Tuesday, June 26, 2012

Empress of the Seven Hills/ His Last Duchess

Kate Quinn did an excellent job in writing Empress of The Seven Hills.  I have reviewed her other books; this is a sequel to Mistress of Rome.  I read this book very fast I practically devoured it I liked it so much.  Her books are easy to read and fast paced they keep you interested.  As usual, in my reviews, I will try to be brief but probably won't.  I also have spoilers because I can't help myself going into vivid detail.  This book follows the senator's daughter Vibia Sabina, also the daughter of a spoiled aristocrat.  She lives in the household of Marcus Norbanus, a good man who works for the emperor.  Vibia meets Vix, son of a Jewish mother who was a slave and a barbarian father.  He leaves his life in Brigantia and heads for Rome to find what is interesting there.  His dream is to own his own legion one day, and he ends up working in the household of Marcus Norbanus.  There he meets Vibia and they become lovers.  Her hand is up for marriage and many suitors visit for her hand.  Her father is letting her pick her suitor which is most unusual.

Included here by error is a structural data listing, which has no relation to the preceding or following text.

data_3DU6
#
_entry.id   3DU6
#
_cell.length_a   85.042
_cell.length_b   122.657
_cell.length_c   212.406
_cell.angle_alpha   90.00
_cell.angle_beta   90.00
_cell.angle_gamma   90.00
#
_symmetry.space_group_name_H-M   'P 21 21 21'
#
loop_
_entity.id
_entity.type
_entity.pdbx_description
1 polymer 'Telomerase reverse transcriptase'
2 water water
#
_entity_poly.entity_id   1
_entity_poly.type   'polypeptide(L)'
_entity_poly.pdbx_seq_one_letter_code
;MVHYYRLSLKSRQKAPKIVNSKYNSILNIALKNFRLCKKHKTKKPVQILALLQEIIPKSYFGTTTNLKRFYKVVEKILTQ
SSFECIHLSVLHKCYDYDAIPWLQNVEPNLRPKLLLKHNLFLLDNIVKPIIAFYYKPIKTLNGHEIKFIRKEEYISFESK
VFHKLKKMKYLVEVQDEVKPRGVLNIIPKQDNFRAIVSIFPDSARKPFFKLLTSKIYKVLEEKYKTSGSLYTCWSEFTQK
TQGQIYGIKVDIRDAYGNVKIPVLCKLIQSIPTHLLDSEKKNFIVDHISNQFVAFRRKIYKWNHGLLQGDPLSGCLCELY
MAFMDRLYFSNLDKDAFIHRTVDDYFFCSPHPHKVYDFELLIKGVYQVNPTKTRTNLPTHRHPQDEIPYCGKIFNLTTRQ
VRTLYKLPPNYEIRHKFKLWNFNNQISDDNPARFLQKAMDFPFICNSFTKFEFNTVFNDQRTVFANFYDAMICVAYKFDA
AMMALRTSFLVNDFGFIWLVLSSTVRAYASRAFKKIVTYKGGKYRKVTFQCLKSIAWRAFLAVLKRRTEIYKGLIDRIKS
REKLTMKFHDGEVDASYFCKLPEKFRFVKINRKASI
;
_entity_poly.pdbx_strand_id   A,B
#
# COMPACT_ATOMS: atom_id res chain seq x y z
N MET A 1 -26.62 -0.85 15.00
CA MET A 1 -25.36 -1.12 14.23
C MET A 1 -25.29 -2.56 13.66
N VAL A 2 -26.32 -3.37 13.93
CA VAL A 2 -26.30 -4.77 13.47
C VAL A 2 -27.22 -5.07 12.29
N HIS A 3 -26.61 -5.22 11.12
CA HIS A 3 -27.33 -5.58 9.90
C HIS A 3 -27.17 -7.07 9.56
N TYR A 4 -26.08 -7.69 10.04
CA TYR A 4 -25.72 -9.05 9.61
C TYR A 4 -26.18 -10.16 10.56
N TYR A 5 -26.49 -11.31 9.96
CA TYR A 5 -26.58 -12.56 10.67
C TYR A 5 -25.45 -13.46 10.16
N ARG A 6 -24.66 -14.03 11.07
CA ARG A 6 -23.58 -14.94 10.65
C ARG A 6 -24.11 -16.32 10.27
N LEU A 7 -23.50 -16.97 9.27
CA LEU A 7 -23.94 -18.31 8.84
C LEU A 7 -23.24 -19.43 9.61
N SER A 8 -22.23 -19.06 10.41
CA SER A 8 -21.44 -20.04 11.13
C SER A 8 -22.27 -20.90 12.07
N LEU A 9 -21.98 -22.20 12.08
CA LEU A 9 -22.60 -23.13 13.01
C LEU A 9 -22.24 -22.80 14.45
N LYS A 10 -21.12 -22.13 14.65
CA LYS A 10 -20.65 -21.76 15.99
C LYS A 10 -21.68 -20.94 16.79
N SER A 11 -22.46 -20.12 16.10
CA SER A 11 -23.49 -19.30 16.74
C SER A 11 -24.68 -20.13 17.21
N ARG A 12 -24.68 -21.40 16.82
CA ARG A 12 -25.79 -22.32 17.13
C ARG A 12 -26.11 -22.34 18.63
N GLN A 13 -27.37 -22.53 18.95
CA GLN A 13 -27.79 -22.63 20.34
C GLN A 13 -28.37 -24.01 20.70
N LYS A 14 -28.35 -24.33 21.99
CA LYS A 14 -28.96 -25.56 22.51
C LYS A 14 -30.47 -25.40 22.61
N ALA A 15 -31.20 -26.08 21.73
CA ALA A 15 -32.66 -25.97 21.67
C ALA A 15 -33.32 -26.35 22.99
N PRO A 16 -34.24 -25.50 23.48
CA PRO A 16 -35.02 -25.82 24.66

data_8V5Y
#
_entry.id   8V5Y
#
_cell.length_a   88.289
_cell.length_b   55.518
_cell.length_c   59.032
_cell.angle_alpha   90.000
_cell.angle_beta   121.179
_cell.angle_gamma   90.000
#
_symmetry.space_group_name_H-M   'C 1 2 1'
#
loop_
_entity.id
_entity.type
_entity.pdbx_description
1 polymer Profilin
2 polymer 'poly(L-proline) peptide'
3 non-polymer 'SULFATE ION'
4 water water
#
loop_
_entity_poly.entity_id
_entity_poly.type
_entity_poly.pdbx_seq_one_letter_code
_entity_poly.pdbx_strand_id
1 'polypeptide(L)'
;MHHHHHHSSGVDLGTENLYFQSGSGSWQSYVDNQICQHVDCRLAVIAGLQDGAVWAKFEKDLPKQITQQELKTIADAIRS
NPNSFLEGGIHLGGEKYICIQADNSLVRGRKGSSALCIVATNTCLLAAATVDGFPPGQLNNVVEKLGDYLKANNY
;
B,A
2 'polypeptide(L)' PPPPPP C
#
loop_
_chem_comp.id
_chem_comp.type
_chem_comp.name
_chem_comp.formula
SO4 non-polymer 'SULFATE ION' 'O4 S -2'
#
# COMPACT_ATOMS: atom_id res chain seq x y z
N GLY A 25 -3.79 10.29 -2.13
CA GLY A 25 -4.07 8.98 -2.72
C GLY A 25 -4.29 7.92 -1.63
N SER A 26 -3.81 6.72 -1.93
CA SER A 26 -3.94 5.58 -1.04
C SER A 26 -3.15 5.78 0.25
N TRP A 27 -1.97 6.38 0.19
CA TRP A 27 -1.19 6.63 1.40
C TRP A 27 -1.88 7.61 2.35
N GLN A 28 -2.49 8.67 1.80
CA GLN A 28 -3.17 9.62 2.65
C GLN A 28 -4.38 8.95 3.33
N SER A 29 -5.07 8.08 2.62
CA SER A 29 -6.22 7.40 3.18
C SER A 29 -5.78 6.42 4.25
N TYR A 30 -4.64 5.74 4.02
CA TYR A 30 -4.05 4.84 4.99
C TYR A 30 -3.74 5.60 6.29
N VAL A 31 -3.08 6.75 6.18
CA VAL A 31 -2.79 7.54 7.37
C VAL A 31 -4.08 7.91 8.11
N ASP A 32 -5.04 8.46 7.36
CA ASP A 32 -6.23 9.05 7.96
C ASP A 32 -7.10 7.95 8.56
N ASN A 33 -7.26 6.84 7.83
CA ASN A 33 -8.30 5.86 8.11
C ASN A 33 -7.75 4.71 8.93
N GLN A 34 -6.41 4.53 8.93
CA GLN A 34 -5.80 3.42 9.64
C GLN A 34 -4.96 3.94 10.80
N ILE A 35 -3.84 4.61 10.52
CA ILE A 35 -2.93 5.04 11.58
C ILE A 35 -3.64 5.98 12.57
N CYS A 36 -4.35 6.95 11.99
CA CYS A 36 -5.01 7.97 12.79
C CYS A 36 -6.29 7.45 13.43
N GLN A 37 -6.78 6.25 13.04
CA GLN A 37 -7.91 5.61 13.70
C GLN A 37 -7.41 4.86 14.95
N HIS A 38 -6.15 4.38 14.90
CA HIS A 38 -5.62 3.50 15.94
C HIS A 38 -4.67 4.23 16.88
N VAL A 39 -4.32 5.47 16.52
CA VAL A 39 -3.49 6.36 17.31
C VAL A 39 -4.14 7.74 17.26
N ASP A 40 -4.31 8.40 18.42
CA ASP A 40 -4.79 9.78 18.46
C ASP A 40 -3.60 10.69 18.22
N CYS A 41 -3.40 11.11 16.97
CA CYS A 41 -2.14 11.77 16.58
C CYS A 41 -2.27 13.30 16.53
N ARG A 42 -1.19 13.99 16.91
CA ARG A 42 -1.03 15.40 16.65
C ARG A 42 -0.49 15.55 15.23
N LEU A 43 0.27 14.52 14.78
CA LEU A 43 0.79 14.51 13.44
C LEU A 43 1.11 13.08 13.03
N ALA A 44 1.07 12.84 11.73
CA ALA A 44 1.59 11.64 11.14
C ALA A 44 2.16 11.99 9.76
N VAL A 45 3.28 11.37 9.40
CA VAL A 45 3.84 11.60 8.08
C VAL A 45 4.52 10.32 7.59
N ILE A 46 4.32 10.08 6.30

Titus is a bookworm and is encouraged by his father to sue for Vibia's hand in marriage.  She turns him down but instead they become the best of friends.  Titus keeps his crush a secret for the time being.  The book follows the three of them as they become intangled with the emperor Trajan.  Vibia ends up marrying Hadrian, the emperor's ward but not yet heir, because he promises her adventure to see the world and travel.  Vix joins the legions, aiming to be general one day.  Vibia goes along with Hadrian at the disapproval of her mother in law, so she can experience the campaign firsthand.  During the campaign she runs into Vix again and they become lovers once again.  Hadrian her husband is a hard worker but is homosexual so there is really no love there.  Hadrian and Vix are enemies from a fight years before, especially because Vix is a favorite of the emperor.  Hadrian serves as legate for Trajan's campaign so he is also working hard.  His resentment grows as Emperor Trajan promotes Vix higher up in the ranks.  The book takes you from Germania to Dacia and Parthia.  Vix is a complicated character- handsome, strong, ruthless, tumultuous in emotions, a leader.  He leaves a mistress behind that he gets pregnant and she ends up dying from childbirth.  He ends up raising her motherless son that is not his and shows some compassion there.  He ends up marrying and having children of his own.